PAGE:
I recently shared A Lesson About Resilience and talked about understanding resilience as including both toughness and vulnerability. Toughness, or tenacity gets you back up after a fall and vulnerability lets you own that failure. What makes resilience so important for leaders?
In her 2013 HBR article “Surprises Are the New Normal; Resilience the New Skill”, Rosabeth Moss Kanter states that “the difference between winners and losers is how they handle losing”.
I’ll share a secret with you… we all fail; at some point, in some way. And, if you never lose, then you aren’t playing hard enough.
I recently worked with a struggling leadership team. As we explored their team dynamics, two members adamantly talked about how much they didn’t want to fail; didn’t want to risk failure. As I listened, I heard a lot of ego, I heard a lot of “I”.
I won’t go so far as to say there is no room for ego in leadership; I will say there are different aspects to ego and some of them connect to good leadership and some don’t. Fear of failure keeps your focus on you, the individual, instead of on your role as leader of a team.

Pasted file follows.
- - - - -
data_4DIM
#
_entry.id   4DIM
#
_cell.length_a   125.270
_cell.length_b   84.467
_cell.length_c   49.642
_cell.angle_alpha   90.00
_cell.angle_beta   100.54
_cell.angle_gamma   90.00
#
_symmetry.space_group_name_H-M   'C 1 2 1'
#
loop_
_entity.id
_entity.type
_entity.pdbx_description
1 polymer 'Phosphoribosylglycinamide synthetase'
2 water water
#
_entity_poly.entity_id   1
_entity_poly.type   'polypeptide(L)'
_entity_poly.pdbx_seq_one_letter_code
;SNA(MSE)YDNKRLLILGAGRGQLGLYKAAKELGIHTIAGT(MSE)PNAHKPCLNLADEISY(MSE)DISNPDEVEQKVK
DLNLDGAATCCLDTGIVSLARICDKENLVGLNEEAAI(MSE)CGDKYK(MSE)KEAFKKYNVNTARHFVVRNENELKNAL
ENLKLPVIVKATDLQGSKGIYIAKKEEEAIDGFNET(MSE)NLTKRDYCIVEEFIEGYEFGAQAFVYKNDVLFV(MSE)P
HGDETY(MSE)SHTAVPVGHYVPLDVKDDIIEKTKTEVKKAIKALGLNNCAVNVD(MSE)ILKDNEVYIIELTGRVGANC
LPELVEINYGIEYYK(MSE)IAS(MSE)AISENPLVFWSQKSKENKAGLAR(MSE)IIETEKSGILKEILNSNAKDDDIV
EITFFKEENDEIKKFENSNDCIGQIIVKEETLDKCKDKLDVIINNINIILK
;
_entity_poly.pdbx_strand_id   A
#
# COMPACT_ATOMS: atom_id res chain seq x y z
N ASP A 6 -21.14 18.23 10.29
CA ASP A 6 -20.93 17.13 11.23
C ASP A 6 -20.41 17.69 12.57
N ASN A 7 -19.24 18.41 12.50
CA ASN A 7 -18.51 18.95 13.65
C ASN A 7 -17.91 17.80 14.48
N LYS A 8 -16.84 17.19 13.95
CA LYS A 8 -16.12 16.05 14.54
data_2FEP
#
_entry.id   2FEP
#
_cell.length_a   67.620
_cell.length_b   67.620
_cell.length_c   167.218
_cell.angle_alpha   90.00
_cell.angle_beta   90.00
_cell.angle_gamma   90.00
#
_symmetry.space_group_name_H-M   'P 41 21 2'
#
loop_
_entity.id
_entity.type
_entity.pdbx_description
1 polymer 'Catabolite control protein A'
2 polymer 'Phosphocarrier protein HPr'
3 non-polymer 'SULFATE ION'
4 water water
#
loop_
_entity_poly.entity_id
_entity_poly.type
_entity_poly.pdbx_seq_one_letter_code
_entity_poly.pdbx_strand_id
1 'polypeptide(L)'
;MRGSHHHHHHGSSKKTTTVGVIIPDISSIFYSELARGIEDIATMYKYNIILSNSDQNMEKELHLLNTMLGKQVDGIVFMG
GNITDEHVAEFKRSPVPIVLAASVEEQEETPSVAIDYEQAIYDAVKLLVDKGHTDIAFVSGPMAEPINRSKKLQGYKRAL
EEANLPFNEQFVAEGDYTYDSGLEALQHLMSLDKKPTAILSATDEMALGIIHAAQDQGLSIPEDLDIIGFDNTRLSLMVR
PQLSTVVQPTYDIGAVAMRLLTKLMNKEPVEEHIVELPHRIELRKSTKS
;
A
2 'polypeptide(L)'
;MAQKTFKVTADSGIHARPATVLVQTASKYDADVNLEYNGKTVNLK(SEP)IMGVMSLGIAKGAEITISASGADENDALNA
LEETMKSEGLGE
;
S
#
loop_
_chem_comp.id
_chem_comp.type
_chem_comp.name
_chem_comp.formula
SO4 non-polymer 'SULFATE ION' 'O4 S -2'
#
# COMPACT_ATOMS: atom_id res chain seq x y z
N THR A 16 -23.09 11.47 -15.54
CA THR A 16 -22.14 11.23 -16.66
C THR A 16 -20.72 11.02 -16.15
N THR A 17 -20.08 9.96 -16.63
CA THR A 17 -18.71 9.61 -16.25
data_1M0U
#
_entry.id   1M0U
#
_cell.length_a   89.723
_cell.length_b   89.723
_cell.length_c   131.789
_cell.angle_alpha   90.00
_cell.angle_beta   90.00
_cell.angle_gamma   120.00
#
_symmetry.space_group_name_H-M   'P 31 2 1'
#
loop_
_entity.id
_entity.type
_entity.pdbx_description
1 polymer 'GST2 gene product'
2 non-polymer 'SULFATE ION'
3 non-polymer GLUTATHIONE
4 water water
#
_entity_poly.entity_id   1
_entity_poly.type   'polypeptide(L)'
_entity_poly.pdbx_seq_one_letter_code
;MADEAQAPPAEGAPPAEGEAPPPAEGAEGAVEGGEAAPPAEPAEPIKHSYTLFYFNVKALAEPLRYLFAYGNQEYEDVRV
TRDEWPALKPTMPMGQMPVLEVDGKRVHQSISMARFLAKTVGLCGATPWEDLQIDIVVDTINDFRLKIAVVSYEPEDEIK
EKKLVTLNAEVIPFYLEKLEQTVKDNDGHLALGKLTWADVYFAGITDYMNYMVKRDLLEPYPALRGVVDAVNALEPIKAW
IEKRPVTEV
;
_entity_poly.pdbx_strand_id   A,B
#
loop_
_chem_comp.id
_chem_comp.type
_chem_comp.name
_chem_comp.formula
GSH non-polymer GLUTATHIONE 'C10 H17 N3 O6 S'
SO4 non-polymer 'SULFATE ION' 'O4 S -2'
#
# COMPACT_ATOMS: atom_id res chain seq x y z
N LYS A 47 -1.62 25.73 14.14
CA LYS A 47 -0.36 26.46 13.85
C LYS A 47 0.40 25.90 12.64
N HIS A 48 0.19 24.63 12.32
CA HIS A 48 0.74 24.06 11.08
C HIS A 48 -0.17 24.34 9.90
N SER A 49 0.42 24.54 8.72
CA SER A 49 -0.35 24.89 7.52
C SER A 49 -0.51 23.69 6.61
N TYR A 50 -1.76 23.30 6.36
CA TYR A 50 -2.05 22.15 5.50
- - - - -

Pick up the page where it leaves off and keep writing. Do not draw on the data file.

Think about the impact you have on the work environment. Do your people, your employees; do they see you fail? Do you create an environment that is intolerant of failure? What effect does this have on your people? Have you considered this?
Do you model resilience? Does your team see you get back up, dust yourself off and take that next step? Do they hear you own failure, do they hear you say “Well, that didn’t work out like I thought it would. What can I do differently when I try again?”
Failure is inevitable; resilience is not. Show your team, show your people what resilience looks like. Show them how to get back up and try again.